With the tragic news of the death of young Mason in late March 2017, the terrible meningococcal disease is back in the headlines. If you’re worried about this disease then one of the best places to head for reliable information is the Meningococcal Australia site. Even if you are not worried about this disease they offer information and sound advice worth knowing.
"5% to 10% of people who contract the disease will not survive."
There are five strains of meningococcal disease and all are caused by a bacterial infection. The disease needs to be recognised and treated promptly. It can appear as septicaemia (blood poisoning) and meningitis.
Who is most susceptible to meningitis?
The most susceptible people in our community are children under five and adolescents aged 15 to 19 years.
5% to 10% of people who contract the disease will not survive.
20% of survivors are left with a permanent disability; for example loss of limbs, scarring, and/or learning disabilities.
Meningococcal septicaemia is a medical emergency. If the disease is in the blood stream the bacteria are multiplying uncontrollably and damaging the blood vessels as it goes. In its meningitis form it is an inflammation of the brain and spinal column and it is serious. Meningococcal disease and can be fatal in a very short time frame.
What are the signs of meningococcal?
The signs and symptoms can be deceptive and are often very similar to the flu. If you have these symptoms or someone else has them, ask your medical professional to rule out meningococcal disease.
- Muscle and joint pain;
- Stiff neck; and
A strong telling sign is a rash, however this usually occurs in later stages. The rash can start off as a spot or small blisters. Later it may develop into purple blotches.
How does meningococcal spread?
The disease is spread through respiratory droplets. About 10% of the population can carry meningococcus in their throat and/or nose and not suffer any symptoms.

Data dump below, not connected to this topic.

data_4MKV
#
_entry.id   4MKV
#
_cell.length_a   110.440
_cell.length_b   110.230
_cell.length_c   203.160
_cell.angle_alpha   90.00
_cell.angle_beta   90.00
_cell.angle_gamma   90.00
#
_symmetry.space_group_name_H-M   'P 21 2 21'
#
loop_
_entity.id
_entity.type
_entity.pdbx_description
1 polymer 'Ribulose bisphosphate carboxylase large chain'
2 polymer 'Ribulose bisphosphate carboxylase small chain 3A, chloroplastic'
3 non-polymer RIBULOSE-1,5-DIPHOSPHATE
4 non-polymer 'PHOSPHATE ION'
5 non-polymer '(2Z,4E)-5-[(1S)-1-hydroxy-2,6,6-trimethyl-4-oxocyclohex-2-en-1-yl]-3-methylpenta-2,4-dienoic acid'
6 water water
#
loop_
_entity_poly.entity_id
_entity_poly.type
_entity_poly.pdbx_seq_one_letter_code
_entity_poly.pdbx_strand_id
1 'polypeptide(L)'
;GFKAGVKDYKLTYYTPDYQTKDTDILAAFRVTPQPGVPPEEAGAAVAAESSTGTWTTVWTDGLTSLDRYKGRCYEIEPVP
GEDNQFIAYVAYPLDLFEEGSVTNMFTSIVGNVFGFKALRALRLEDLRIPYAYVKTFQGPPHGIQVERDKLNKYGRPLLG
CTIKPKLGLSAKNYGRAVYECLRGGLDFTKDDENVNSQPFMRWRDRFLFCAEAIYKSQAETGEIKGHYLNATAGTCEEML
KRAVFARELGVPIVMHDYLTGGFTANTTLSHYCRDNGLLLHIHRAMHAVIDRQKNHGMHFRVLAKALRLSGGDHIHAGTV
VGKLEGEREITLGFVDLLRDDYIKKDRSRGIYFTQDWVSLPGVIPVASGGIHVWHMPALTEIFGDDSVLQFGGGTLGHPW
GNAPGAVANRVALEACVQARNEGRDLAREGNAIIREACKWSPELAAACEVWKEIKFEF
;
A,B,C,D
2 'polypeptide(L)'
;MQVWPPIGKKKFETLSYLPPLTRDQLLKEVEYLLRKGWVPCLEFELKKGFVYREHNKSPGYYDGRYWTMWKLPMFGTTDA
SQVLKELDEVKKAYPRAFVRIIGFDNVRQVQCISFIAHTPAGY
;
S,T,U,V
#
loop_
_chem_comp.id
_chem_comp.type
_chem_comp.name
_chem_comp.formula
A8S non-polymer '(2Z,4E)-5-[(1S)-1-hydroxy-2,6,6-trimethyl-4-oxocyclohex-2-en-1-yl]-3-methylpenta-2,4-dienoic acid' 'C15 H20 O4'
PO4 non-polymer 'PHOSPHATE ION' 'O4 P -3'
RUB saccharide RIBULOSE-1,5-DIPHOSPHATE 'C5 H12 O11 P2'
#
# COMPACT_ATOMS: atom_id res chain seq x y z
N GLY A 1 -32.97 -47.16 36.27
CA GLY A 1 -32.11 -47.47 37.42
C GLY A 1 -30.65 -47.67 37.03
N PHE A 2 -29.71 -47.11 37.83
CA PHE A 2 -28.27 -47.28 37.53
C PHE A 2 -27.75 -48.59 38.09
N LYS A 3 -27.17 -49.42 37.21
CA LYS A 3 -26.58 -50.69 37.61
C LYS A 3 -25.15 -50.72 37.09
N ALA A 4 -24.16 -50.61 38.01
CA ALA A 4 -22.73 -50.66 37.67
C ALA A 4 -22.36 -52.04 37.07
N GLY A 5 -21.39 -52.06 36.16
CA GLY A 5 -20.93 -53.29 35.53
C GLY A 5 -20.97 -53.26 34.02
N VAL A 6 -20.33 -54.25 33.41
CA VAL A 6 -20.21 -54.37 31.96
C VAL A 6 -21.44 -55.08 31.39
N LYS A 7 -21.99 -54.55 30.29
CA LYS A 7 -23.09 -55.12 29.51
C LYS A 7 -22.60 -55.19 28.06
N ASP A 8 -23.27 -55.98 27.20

It spreads through close human contact like coughing, kissing or sneezing.
What can help reduce the spread of meningococcal?
Simple things like washing your hands and maintaining high levels of personal hygiene can assist in reducing the spread.
"The most effective way to prevent the disease is vaccination."
However, the most effective way to prevent the disease is vaccination. Talk to your doctor about how to protect yourself and those you love.
Knowledge is the greatest of weapons in our fight against diseases like meningococcal. Know the signs and symptoms, check your vaccinations are all up to date, and act quickly if you suspect meningococcal disease.
You may be thinking this is an odd topic for a lawyer but there are many legal questions which you may need to ask if confronted with this disease so it should not be dismissed automatically.
One of those questions may be “Do I need to access my life or total and permanent disability insurance attached to my superannuation?” A second question could be “did doctor rule out meningococcal when they should have??”
However, here the aim is knowledge and the power that knowledge and education can provide you with to achieve long, healthy, and prosperous lives.